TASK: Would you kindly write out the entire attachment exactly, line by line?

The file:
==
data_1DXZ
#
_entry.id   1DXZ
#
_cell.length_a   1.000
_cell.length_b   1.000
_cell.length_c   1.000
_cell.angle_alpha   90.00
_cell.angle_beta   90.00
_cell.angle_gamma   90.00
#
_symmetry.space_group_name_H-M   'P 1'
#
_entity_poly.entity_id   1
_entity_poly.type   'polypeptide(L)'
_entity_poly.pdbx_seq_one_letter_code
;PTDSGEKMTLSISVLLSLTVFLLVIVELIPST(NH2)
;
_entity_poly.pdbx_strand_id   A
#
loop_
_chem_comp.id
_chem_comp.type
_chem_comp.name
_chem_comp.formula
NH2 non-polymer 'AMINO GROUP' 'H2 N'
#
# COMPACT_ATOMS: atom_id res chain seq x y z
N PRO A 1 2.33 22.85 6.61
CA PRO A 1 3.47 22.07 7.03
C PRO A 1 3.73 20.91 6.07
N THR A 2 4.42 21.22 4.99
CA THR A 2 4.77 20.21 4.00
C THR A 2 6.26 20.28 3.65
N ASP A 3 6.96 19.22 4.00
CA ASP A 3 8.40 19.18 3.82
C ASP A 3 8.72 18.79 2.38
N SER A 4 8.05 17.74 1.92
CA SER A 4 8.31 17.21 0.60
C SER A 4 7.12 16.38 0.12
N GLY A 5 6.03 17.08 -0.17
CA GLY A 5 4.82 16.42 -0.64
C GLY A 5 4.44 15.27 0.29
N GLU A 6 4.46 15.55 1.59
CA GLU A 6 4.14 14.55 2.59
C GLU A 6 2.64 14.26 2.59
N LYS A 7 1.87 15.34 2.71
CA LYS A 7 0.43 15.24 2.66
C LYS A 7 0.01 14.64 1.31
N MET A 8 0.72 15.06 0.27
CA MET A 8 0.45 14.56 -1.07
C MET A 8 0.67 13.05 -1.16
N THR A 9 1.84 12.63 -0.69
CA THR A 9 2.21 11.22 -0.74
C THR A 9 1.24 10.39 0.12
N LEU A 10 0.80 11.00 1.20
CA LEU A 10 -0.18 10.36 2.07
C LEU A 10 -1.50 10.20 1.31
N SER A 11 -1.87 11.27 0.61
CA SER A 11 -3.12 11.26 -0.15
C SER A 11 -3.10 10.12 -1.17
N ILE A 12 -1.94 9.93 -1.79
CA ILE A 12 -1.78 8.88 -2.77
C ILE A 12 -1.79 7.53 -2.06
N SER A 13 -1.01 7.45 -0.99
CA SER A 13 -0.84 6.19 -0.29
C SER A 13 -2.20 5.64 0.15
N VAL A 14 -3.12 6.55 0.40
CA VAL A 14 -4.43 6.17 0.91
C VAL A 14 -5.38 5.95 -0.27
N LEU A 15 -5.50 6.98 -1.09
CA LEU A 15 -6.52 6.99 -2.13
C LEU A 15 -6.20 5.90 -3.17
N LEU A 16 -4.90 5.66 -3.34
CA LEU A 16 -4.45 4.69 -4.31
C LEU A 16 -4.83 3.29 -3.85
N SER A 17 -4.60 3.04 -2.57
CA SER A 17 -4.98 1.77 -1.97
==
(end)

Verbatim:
data_1DXZ
#
_entry.id   1DXZ
#
_cell.length_a   1.000
_cell.length_b   1.000
_cell.length_c   1.000
_cell.angle_alpha   90.00
_cell.angle_beta   90.00
_cell.angle_gamma   90.00
#
_symmetry.space_group_name_H-M   'P 1'
#
_entity_poly.entity_id   1
_entity_poly.type   'polypeptide(L)'
_entity_poly.pdbx_seq_one_letter_code
;PTDSGEKMTLSISVLLSLTVFLLVIVELIPST(NH2)
;
_entity_poly.pdbx_strand_id   A
#
loop_
_chem_comp.id
_chem_comp.type
_chem_comp.name
_chem_comp.formula
NH2 non-polymer 'AMINO GROUP' 'H2 N'
#
# COMPACT_ATOMS: atom_id res chain seq x y z
N PRO A 1 2.33 22.85 6.61
CA PRO A 1 3.47 22.07 7.03
C PRO A 1 3.73 20.91 6.07
N THR A 2 4.42 21.22 4.99
CA THR A 2 4.77 20.21 4.00
C THR A 2 6.26 20.28 3.65
N ASP A 3 6.96 19.22 4.00
CA ASP A 3 8.40 19.18 3.82
C ASP A 3 8.72 18.79 2.38
N SER A 4 8.05 17.74 1.92
CA SER A 4 8.31 17.21 0.60
C SER A 4 7.12 16.38 0.12
N GLY A 5 6.03 17.08 -0.17
CA GLY A 5 4.82 16.42 -0.64
C GLY A 5 4.44 15.27 0.29
N GLU A 6 4.46 15.55 1.59
CA GLU A 6 4.14 14.55 2.59
C GLU A 6 2.64 14.26 2.59
N LYS A 7 1.87 15.34 2.71
CA LYS A 7 0.43 15.24 2.66
C LYS A 7 0.01 14.64 1.31
N MET A 8 0.72 15.06 0.27
CA MET A 8 0.45 14.56 -1.07
C MET A 8 0.67 13.05 -1.16
N THR A 9 1.84 12.63 -0.69
CA THR A 9 2.21 11.22 -0.74
C THR A 9 1.24 10.39 0.12
N LEU A 10 0.80 11.00 1.20
CA LEU A 10 -0.18 10.36 2.07
C LEU A 10 -1.50 10.20 1.31
N SER A 11 -1.87 11.27 0.61
CA SER A 11 -3.12 11.26 -0.15
C SER A 11 -3.10 10.12 -1.17
N ILE A 12 -1.94 9.93 -1.79
CA ILE A 12 -1.78 8.88 -2.77
C ILE A 12 -1.79 7.53 -2.06
N SER A 13 -1.01 7.45 -0.99
CA SER A 13 -0.84 6.19 -0.29
C SER A 13 -2.20 5.64 0.15
N VAL A 14 -3.12 6.55 0.40
CA VAL A 14 -4.43 6.17 0.91
C VAL A 14 -5.38 5.95 -0.27
N LEU A 15 -5.50 6.98 -1.09
CA LEU A 15 -6.52 6.99 -2.13
C LEU A 15 -6.20 5.90 -3.17
N LEU A 16 -4.90 5.66 -3.34
CA LEU A 16 -4.45 4.69 -4.31
C LEU A 16 -4.83 3.29 -3.85
N SER A 17 -4.60 3.04 -2.57
CA SER A 17 -4.98 1.77 -1.97